A director of two firms that formerly held six Abrakebabra franchises has been ordered by the president of the High Court to pay almost €1m in unpaid taxes and penalties.
Mr Justice Nicholas Kearns granted judgment for €930,234 against Mustapha Belhout after rejecting as “utterly unconvincing and unbelievable” his claims of not receiving the Revenue’s assessment or notice of demand.
The Collector General had sought judgment for arrears of income taxes for the years 2002 to the end of 2008, plus penalties.
The Revenue assessment was made after books and records were seized during a Garda raid in December 2009 of six Abrakebabra premises in Dublin which, the Revenue argued, were owned and operated by Mr Belhout.
An inspection showed Mr Belhout had understated his taxable income for the tax years 2005-2008, the Revenue said. He had also not paid taxes based on returns made for 2002, 2003 and 2004.
Anthony Collins, for the Revenue, said notices of assessment were served on Mr Belhout at his given address The Grove, Abbey Farm, Celbridge Co Kildare, in May 2010. Those notices were followed up with letters of demand in June 2010 and a warning notice in July 2010.
The warning notice was returned to Revenue but the letter of demand and notices of assessment, which were not appealed, were not returned. No payment was received.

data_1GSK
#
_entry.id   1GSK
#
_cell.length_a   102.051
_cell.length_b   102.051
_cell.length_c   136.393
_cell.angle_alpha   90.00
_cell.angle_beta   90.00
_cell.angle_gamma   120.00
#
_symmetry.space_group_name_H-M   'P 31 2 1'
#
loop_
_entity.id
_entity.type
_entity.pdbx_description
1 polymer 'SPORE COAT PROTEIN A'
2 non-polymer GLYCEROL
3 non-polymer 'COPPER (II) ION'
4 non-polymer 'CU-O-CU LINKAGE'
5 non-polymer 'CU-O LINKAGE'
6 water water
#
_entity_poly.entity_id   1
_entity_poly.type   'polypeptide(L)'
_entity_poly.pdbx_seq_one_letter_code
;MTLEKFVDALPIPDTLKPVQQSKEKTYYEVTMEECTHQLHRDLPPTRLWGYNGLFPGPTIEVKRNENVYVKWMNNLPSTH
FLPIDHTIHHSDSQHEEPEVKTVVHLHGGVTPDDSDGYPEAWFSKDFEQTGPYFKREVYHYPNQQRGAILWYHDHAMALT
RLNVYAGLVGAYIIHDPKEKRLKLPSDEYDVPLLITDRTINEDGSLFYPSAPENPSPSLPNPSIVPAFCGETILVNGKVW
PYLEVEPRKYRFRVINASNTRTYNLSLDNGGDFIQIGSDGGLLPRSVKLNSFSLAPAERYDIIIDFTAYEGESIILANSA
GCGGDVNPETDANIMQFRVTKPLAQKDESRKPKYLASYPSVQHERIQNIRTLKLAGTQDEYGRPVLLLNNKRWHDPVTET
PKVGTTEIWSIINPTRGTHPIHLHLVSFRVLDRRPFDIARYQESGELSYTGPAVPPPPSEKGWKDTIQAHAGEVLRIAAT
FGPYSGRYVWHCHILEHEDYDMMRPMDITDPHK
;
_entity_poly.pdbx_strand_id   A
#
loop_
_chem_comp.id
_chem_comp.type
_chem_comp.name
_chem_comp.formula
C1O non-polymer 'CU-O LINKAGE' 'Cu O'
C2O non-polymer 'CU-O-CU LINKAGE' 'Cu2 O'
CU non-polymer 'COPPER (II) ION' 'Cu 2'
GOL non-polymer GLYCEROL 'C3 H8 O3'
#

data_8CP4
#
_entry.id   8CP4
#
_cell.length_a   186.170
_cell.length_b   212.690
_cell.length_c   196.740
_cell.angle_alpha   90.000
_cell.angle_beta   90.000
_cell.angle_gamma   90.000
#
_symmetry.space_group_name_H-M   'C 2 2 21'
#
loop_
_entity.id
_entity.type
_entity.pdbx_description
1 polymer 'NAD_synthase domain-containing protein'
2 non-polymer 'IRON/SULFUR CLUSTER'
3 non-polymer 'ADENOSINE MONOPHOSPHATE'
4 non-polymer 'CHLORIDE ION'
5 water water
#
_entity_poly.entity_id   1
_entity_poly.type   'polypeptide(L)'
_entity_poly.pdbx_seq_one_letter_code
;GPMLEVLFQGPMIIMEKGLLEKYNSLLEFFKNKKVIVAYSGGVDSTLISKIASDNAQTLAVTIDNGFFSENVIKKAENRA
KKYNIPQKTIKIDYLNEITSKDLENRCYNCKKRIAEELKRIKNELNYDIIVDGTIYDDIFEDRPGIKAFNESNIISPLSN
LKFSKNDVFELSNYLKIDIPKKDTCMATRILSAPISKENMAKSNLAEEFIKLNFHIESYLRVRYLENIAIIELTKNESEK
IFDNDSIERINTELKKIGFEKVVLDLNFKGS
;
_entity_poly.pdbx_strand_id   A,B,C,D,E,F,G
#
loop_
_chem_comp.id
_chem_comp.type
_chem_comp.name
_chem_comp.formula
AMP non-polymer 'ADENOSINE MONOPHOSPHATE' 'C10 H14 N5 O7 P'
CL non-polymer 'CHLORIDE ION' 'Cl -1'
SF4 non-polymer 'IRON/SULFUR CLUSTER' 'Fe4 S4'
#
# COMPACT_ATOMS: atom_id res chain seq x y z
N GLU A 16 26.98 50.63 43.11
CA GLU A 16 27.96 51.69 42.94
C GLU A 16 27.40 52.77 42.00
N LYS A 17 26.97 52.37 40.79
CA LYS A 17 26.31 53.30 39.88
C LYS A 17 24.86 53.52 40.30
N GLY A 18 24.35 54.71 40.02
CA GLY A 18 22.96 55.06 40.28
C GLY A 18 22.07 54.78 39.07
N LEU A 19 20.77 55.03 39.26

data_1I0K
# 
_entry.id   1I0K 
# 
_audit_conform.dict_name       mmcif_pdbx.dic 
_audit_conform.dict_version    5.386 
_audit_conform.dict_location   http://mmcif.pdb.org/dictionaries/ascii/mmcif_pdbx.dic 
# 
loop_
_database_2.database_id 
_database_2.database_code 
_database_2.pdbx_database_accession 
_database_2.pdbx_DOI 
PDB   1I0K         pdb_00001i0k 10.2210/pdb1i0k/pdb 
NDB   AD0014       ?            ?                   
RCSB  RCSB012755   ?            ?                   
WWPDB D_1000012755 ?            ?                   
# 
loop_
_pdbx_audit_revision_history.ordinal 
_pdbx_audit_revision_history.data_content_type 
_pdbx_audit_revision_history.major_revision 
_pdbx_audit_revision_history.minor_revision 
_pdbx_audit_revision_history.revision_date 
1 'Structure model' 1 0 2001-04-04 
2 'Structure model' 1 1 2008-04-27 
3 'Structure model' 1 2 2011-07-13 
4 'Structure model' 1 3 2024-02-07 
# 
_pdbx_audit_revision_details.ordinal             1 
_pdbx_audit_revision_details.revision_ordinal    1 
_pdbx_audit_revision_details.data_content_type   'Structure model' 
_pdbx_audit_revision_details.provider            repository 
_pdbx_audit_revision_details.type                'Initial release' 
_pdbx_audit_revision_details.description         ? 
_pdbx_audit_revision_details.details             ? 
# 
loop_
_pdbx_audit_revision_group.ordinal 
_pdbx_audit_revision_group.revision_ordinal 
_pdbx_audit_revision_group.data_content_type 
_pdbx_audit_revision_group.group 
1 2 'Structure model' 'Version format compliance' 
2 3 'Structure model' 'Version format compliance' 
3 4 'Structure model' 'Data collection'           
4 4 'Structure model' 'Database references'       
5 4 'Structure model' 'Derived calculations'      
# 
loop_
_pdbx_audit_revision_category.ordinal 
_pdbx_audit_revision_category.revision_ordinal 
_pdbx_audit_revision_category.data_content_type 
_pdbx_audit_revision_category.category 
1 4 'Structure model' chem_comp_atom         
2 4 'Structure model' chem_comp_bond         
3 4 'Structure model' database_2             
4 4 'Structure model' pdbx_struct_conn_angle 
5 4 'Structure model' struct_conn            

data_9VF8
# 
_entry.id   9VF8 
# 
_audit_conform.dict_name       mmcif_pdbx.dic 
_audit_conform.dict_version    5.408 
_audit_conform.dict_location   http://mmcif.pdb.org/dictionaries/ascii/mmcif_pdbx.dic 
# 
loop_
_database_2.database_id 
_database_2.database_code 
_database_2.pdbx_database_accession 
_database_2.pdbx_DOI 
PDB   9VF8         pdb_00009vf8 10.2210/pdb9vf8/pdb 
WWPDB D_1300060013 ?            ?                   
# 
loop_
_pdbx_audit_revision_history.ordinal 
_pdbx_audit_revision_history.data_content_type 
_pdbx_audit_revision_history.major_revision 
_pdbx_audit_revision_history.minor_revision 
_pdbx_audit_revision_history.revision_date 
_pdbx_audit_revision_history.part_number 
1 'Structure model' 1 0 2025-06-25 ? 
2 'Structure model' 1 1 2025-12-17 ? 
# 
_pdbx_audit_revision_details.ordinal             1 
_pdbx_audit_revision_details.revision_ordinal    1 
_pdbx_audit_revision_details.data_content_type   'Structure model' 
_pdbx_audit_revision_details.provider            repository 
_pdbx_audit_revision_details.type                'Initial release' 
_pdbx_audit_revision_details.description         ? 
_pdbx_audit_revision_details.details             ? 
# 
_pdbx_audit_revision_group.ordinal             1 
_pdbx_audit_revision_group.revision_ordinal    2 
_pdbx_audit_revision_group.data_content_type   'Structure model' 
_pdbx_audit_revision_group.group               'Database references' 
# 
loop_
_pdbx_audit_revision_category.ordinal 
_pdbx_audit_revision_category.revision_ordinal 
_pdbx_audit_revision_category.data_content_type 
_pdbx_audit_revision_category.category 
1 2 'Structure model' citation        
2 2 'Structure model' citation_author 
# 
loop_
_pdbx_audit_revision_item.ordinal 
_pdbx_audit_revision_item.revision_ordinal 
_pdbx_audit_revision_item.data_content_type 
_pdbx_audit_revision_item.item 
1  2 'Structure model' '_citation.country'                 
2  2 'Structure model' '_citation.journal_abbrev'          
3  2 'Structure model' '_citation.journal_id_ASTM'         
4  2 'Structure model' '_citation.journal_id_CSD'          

Mr Belhout told the court he believed that his personal tax affairs were in order.
He claimed he had not received a notice of assessment or other forms of communication or demands from Revenue prior to the court proceedings. He was not resident at the address in Celbridge following his separation from his wife, he said.
He argued failure to put him on notice of the tax liability denied him the opportunity to appeal the assessment and, in those circumstances, the Revenue action was premature.
Mr Belhout said he was a former director of Oakbel Restaurant and Baggot Foods which had run the six Abrakebabra outlets. Any dealings he had with Revenue were in relation to them, he argued.
Cross-examined by Mr Collins, Mr Belhout said he remained in Celbridge after his separation. He said he was working for his wife’s company Kamdy’s since 2010.
He accepted he had used The Grove, Abbey Farm, Celbridge, as his address on an affidavit sworn in Jan 2011 relating to the Revenue action.
He also gave that address to the Garda when he was arrested in Mar 2011 and subsequently charged with breaches of the Employment Permits Acts. He was convicted and fined last September after pleading guilty to five offences under the act.
In his judgment, Mr Justice Kearns said he was satisfied to grant judgment against Mr Belhout in favour of the Collector General.
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